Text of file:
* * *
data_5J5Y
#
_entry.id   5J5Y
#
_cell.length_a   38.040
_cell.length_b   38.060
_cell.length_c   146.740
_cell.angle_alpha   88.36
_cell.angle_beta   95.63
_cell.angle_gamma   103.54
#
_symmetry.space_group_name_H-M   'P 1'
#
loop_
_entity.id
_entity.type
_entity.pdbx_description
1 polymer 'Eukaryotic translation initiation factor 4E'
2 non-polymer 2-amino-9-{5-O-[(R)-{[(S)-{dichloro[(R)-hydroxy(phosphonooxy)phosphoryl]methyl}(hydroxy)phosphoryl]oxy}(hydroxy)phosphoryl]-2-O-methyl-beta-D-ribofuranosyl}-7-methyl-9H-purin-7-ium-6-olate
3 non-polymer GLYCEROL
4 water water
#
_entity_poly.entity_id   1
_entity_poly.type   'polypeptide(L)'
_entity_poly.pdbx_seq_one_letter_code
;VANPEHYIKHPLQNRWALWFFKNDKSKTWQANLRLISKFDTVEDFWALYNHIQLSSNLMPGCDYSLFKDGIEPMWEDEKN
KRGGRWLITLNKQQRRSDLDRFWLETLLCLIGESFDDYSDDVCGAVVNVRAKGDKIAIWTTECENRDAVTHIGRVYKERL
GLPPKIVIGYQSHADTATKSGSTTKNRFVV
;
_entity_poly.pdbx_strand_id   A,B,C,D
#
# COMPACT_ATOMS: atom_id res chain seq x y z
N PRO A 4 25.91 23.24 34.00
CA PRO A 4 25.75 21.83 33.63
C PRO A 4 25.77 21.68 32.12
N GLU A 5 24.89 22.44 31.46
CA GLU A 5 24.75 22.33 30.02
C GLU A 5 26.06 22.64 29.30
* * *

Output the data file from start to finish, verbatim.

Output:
data_5J5Y
#
_entry.id   5J5Y
#
_cell.length_a   38.040
_cell.length_b   38.060
_cell.length_c   146.740
_cell.angle_alpha   88.36
_cell.angle_beta   95.63
_cell.angle_gamma   103.54
#
_symmetry.space_group_name_H-M   'P 1'
#
loop_
_entity.id
_entity.type
_entity.pdbx_description
1 polymer 'Eukaryotic translation initiation factor 4E'
2 non-polymer 2-amino-9-{5-O-[(R)-{[(S)-{dichloro[(R)-hydroxy(phosphonooxy)phosphoryl]methyl}(hydroxy)phosphoryl]oxy}(hydroxy)phosphoryl]-2-O-methyl-beta-D-ribofuranosyl}-7-methyl-9H-purin-7-ium-6-olate
3 non-polymer GLYCEROL
4 water water
#
_entity_poly.entity_id   1
_entity_poly.type   'polypeptide(L)'
_entity_poly.pdbx_seq_one_letter_code
;VANPEHYIKHPLQNRWALWFFKNDKSKTWQANLRLISKFDTVEDFWALYNHIQLSSNLMPGCDYSLFKDGIEPMWEDEKN
KRGGRWLITLNKQQRRSDLDRFWLETLLCLIGESFDDYSDDVCGAVVNVRAKGDKIAIWTTECENRDAVTHIGRVYKERL
GLPPKIVIGYQSHADTATKSGSTTKNRFVV
;
_entity_poly.pdbx_strand_id   A,B,C,D
#
# COMPACT_ATOMS: atom_id res chain seq x y z
N PRO A 4 25.91 23.24 34.00
CA PRO A 4 25.75 21.83 33.63
C PRO A 4 25.77 21.68 32.12
N GLU A 5 24.89 22.44 31.46
CA GLU A 5 24.75 22.33 30.02
C GLU A 5 26.06 22.64 29.30